rebuilt again in its present form in 1927.
Between about 1803 and 1956 this building was a stones throw from part of
the docks, Wapping Basin now the site of the John Orwell Sports Centre
which must have made it busier than it is today.
The name Turks Head is normally a variant of Saracens Head. It can also describe a thistle, a round long handled brush and a round cake tin which has a conical core in the centre. Steve’s guess is that this follows a Turks Head in Wendesbury, W Midlands whose sign shows an ornamental knot called a Turks head, seen in the pub sign as ropework adorning the tiller-post of a canal narrow boat.
In WW2 the pub was run by a Mog Murphy and she opened all hours for service personnell to get news of their loved ones during the blitz.
In the 1980’s a campaign by Maureen Davis and the “wild women of Wapping” was launched to keep the pub open and improve local life.
In 1992 The Turk’s Head was bought from the Council and renovated by the independent Turks Head Charity. Now it provides a café and affordable workspace and the rental income pays for charitable activities.
The Turks Head Charity is proud of its successes most notably of securing the landmark building the Turk’s Head.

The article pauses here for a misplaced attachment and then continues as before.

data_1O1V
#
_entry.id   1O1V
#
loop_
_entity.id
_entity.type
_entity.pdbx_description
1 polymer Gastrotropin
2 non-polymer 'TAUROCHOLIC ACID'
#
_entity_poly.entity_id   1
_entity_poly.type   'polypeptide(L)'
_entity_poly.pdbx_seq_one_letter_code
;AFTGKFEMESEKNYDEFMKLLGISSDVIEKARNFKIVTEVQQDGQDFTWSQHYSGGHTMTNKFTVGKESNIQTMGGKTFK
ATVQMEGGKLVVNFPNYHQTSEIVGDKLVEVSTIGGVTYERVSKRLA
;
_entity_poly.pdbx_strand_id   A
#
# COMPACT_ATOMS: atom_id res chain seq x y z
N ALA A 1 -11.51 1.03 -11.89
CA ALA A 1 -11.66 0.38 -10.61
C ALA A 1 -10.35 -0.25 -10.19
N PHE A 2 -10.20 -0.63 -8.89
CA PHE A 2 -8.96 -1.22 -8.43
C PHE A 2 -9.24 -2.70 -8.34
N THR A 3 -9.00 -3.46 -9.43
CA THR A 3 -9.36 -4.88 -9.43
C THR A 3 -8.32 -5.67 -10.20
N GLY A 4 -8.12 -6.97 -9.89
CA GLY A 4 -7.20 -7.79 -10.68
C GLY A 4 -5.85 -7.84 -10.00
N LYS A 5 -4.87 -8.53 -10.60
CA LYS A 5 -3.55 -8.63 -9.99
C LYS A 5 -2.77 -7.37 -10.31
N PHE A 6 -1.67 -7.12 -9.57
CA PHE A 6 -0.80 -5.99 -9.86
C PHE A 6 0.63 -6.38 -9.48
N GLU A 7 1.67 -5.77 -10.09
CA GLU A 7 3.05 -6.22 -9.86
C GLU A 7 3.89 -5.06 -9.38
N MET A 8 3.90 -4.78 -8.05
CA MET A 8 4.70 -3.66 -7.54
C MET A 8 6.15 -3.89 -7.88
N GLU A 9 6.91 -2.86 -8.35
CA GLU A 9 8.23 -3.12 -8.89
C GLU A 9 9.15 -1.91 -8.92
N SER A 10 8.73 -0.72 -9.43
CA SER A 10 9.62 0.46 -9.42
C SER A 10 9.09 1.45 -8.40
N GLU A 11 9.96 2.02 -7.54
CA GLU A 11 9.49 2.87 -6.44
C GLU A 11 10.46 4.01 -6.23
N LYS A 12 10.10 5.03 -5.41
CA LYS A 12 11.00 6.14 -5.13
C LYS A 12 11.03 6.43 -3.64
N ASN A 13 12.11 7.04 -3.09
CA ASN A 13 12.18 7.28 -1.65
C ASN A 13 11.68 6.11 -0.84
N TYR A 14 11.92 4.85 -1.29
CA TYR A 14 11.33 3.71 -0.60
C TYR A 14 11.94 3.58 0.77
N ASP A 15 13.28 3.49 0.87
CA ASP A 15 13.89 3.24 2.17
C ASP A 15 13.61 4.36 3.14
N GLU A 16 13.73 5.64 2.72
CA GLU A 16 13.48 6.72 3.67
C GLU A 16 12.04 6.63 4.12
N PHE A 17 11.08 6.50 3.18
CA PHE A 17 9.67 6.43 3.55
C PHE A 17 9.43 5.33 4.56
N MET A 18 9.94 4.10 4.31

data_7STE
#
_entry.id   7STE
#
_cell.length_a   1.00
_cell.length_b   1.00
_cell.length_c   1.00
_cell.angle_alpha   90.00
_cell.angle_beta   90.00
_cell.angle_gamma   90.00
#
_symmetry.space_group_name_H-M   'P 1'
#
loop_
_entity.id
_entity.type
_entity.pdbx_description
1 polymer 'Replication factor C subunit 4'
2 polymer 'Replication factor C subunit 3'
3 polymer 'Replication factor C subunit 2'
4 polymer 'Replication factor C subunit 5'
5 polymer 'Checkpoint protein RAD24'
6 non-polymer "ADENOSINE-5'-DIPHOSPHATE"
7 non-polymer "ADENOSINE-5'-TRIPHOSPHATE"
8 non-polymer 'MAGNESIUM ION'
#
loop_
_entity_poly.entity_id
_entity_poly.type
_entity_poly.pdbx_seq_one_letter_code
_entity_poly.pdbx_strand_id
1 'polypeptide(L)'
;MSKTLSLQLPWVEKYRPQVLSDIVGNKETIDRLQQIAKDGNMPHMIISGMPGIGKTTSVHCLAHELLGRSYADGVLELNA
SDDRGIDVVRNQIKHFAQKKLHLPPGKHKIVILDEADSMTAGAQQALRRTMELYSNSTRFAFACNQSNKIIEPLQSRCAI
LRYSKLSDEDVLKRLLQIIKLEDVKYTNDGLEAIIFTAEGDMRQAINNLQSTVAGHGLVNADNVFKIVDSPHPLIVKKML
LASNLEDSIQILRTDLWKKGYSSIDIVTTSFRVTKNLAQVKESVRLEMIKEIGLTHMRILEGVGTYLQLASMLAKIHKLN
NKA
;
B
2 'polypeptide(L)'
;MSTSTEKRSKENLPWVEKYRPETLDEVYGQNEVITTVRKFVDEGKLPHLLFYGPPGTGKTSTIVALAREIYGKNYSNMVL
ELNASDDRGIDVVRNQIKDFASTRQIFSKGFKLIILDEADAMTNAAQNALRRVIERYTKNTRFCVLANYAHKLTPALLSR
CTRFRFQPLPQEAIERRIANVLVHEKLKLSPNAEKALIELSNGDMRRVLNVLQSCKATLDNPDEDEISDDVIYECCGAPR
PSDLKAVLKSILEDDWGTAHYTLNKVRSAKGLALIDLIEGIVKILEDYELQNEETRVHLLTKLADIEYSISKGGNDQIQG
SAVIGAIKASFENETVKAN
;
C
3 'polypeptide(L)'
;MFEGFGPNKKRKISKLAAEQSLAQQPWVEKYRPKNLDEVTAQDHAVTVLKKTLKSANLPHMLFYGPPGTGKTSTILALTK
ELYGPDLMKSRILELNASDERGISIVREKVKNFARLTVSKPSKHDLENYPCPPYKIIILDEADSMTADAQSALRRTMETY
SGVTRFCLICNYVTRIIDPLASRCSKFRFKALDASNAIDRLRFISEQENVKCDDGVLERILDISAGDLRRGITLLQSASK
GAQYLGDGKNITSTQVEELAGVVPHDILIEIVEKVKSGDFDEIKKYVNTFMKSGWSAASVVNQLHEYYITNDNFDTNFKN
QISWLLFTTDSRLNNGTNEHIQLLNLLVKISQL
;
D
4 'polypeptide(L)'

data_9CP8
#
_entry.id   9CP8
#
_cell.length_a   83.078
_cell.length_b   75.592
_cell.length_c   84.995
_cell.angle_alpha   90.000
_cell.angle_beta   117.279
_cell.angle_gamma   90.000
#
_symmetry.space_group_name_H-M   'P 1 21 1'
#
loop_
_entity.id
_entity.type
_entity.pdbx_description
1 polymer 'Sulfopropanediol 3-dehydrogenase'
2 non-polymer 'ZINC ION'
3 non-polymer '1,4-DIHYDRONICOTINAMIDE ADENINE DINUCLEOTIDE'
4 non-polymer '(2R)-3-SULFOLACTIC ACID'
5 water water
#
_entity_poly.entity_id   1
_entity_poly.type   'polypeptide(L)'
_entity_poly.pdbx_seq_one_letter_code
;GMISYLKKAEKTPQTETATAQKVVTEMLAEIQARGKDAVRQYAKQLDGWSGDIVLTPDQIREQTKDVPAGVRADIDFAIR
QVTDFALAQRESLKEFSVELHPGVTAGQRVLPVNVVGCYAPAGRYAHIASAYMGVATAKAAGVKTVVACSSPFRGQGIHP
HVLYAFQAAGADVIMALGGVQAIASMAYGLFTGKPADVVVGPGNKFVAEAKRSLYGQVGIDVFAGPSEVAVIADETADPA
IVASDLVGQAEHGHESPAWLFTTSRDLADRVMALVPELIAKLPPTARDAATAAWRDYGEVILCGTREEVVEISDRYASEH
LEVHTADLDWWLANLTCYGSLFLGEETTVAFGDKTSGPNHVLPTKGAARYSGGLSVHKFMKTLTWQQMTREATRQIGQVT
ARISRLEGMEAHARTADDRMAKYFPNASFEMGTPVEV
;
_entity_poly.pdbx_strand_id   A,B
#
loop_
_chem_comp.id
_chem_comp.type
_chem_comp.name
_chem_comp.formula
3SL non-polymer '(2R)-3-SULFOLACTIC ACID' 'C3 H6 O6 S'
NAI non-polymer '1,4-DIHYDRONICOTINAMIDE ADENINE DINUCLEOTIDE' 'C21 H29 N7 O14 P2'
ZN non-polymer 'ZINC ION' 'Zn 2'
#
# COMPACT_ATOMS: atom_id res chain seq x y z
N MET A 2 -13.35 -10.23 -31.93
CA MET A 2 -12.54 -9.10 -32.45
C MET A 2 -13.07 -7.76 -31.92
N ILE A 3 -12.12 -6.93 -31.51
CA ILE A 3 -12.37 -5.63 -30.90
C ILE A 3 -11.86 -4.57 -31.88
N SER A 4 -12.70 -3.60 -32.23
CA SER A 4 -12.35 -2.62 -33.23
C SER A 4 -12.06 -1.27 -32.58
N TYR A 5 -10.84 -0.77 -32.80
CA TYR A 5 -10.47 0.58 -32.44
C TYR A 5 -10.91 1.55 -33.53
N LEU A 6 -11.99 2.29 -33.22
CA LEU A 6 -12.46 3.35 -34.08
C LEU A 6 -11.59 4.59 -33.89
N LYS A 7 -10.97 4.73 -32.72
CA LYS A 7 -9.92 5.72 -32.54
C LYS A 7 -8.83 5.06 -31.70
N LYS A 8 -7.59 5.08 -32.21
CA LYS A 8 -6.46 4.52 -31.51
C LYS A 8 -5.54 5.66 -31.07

The charity also played a major role alongside the Civilians Remembered Trust in a bitterly fought battle against Berkeley Homes to gain the Hermitage Memorial Park on the Thames waterfront. This was established to give recognition to the civilians who died in the London blitz. The Blitz started on 7th September 1940 and ended on 10th May 1941. London was initially bombed for 57 consecutive nights. Many other cities and areas suffered but the East End of London was one of the worst hit areas due to its proximity to the docks with 436 Londoners killed and 1,666 injured on the first night alone, and with total casualties near to 30,000. 1 million houses were destroyed.
On June 16th 2008 a crowd of around 100 East Enders watched the cabinet minister Hazel Blears; and 85-year-old Blitz survivor Alf Roffey cut the ribbon on the sculpture, which is on the site of Hermitage Wharf—destroyed during a German air raid on 29th December 1940.
More recently, the charity has run the annual Wapping Summer Shindig, a day when history comes alive, of music, dancing, local talent and home cooking. It has also:
- Campaigned to stop a major road being driven through Wapping
- Organised and funded the Wapping Summer Shindig
- Created the community food garden at the Turk’s Head Café
- Paid for 16 local residents get a Level 2 food hygiene certificate
- Financially supported other charities in the area